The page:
“We are a sinking ship in the sea, surrounded by numerous life savers and its up to you which one you chose to sail the sea of possibilities and abundance,” announced Christine Boland in the latest seminar for consumer trends 2015 andbeyond. Award winner for TWOTY 2012 for trend watching, Boland manages to hit the ‘right chord’ when it comes to trend analysis. Presenting the seminar alongside with David Shah, specialist in developing fashion and lifestyle concepts, the pair painted a picture for the new emerging trends.
'How to faith the future' of consumer trends
is the answer to something we want,” began Boland. In order to understand what consumers want, one has to take a step back and start anew. Both Shah and Boland agree that there is a ‘disturbed balance in the world’ and consumers are looking to the past and connecting to their natural roots to find a way to solve the imbalance. In order for a company or brand to survive in these new waters, they need tap into this new simplistic and minimalistic age. Selfridges took this concept to a whole new level when they launch the campaign “No Noise” beginning of this year. For six weeks the department store celebrated ‘the power of quiet’ and released a variety of products that had been silence or de-branded. The majority of these products have now become cult items and sparked a number of similar concepts, like Starbucks un-branded cafes opening across the US. Minimalism was a already big hit on the Autumn/Winter 13 runways as well, seen in the form of ‘pristine shapes, neoprene, plastics and patent leather,’ according to Editd, data analysts for the apparel industry.
Shah called current consumers “the Just Nots,” stuck in the mentality that things in the world are never going to be the same, even after the economic crisis is over. This sense of impeding doom is reflected in the emerging survival and cave-man trend, argues Shah. “We can learn from Mother Nature in everything we do,” says Boland, and this yearning to return to a more natural age is currently being reflecting in a number of emerging trends. Animal and Safari prints were seen all over Spring/Summer 14 fashion shows, according to Editd. Natural materials, like wool, leather and silk are in demand and on the rise. Commercial data indicts a 52 percent growth in the number of leather goods arriving online in the previous 3 months, compared to the same time frame one year ago. Puma launched a range of biodegradable shoes and clothes last year, deciding that ‘sustainability is a mega-trend.’ Not one to stay behind on trends, Zara, part of the Inditex Group, launched a new store concept this year, revolving around sustainability. Hennes and Mauritz followed in suit, with the introduction of the H&M Conscious line and their recover and re-use concept. The Swedish retail company offered its customers discount in exchange for a bag of unwanted clothing to be re-cycled or donated.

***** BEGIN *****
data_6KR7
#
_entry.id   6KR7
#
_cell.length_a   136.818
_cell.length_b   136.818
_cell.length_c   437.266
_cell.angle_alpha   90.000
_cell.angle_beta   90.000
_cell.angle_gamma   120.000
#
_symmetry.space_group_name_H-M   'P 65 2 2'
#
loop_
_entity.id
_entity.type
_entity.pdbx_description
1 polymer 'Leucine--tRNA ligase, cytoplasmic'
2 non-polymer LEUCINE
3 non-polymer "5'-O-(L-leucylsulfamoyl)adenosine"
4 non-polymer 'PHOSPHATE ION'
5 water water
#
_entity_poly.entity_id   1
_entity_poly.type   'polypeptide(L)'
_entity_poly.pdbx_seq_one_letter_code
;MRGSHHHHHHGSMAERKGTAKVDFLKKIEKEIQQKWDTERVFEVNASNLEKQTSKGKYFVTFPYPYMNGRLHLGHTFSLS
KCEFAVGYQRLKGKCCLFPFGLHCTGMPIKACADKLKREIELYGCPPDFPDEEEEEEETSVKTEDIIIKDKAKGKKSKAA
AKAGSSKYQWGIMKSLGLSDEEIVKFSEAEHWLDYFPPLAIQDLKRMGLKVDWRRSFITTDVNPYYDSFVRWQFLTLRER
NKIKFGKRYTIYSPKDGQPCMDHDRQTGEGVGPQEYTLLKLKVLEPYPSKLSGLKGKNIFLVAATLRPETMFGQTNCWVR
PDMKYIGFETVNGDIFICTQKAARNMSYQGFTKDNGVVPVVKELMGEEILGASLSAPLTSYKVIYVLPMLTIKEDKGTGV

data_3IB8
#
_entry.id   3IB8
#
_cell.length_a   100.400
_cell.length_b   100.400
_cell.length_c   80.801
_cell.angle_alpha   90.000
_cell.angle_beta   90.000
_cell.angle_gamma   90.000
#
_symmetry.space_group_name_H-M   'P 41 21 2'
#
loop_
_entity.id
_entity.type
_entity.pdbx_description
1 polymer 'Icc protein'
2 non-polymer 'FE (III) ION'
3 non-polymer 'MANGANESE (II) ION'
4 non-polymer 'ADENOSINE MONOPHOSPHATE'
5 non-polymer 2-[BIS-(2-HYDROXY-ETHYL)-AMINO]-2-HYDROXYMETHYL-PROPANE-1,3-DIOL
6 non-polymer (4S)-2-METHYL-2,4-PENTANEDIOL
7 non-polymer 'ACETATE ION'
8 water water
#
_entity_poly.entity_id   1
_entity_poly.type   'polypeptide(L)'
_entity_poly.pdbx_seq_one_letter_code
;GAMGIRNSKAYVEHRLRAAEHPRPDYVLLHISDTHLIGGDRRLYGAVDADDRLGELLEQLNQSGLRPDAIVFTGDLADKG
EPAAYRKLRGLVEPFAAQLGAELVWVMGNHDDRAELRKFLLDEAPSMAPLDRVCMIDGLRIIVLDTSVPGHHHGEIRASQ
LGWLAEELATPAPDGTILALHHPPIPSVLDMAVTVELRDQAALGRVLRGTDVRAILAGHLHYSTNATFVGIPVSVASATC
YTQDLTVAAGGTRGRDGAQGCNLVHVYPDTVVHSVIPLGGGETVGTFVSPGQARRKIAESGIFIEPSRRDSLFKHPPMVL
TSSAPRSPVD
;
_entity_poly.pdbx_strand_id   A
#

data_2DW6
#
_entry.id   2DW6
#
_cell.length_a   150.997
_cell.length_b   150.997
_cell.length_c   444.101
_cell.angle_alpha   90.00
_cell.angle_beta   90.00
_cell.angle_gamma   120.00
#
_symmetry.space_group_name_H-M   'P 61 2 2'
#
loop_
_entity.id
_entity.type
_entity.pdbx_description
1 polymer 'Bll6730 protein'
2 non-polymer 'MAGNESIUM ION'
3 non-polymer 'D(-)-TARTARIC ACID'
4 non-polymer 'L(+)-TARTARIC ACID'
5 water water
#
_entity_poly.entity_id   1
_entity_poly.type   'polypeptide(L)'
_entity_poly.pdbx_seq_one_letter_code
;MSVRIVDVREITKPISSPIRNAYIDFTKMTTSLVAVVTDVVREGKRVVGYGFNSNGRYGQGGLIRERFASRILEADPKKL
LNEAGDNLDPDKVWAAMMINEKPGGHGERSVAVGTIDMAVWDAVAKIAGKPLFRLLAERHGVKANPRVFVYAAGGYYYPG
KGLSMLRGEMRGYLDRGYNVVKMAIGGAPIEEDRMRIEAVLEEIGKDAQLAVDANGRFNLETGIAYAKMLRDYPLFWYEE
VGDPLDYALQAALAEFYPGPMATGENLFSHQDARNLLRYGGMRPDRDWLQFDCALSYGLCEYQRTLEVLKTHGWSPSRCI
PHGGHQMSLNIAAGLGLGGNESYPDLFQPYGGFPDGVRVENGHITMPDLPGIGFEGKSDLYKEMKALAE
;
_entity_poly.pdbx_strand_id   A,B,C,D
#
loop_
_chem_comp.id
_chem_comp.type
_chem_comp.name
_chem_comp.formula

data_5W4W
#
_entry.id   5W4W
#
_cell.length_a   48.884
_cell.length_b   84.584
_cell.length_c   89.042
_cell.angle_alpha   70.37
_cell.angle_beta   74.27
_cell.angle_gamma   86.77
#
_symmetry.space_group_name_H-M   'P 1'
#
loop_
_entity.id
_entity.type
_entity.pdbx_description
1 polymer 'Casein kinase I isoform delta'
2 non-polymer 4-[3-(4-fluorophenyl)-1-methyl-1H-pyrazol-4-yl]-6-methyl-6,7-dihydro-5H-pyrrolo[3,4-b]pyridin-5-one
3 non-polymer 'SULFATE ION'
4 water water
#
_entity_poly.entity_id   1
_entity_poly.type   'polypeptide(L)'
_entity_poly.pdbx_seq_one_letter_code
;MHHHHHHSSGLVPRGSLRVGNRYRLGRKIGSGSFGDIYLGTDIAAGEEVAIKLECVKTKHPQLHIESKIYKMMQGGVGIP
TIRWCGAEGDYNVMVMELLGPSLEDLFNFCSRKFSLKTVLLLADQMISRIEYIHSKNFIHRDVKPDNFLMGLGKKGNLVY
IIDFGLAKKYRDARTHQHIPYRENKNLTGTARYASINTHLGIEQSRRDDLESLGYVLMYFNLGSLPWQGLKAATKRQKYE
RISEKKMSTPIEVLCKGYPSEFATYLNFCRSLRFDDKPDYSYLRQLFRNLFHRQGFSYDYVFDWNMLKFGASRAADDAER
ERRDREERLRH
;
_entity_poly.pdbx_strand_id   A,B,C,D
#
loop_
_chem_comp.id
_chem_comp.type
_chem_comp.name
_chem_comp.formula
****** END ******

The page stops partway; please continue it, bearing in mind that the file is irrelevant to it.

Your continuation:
are learning to feel again and working together to become human again," claimed Shah. The urge to share a sense of empathy and connect with one another can be seen in the increased popularity of websites like Rent the Run Way and Le Tote. Not only do these sites connect fashion lovers with one another, they also allows their users the chance to borrow or rent a designer item and then send it back when they are done, importance being placed on item quality rather than price. This can also be seen in Marks and Spencers comeback, when they re-introduced quality British items at an affordable price with their Leading Ladies campaign and the Best of British Heritage collection launched end of this year. Vintage, retro and heritage are all key trends that can be seen emerging as well, according to Boland. Being able to ' tell a story' with the products and see where they come from is becoming more important to consumers. Retail stores like Urban Outfitters and Nudie Jeans are currently embracing this concept and bringing it to life, Nudie even sells recycled carpets made of old denim jeans, while Urban Outfitters offer vintage sections in their stores. Other brands like Soap and Glory, bring back the essence of a simpler time by using retro marketing ads and packing for their products.
Shah concluded that for any brand to be successful in the future, “companies will have to offer solutions to meet this new mindset, from new ways to regulate digital intrusiveness, to holistic spiritual spaces, to products and services that genuinely promote well being and happiness.”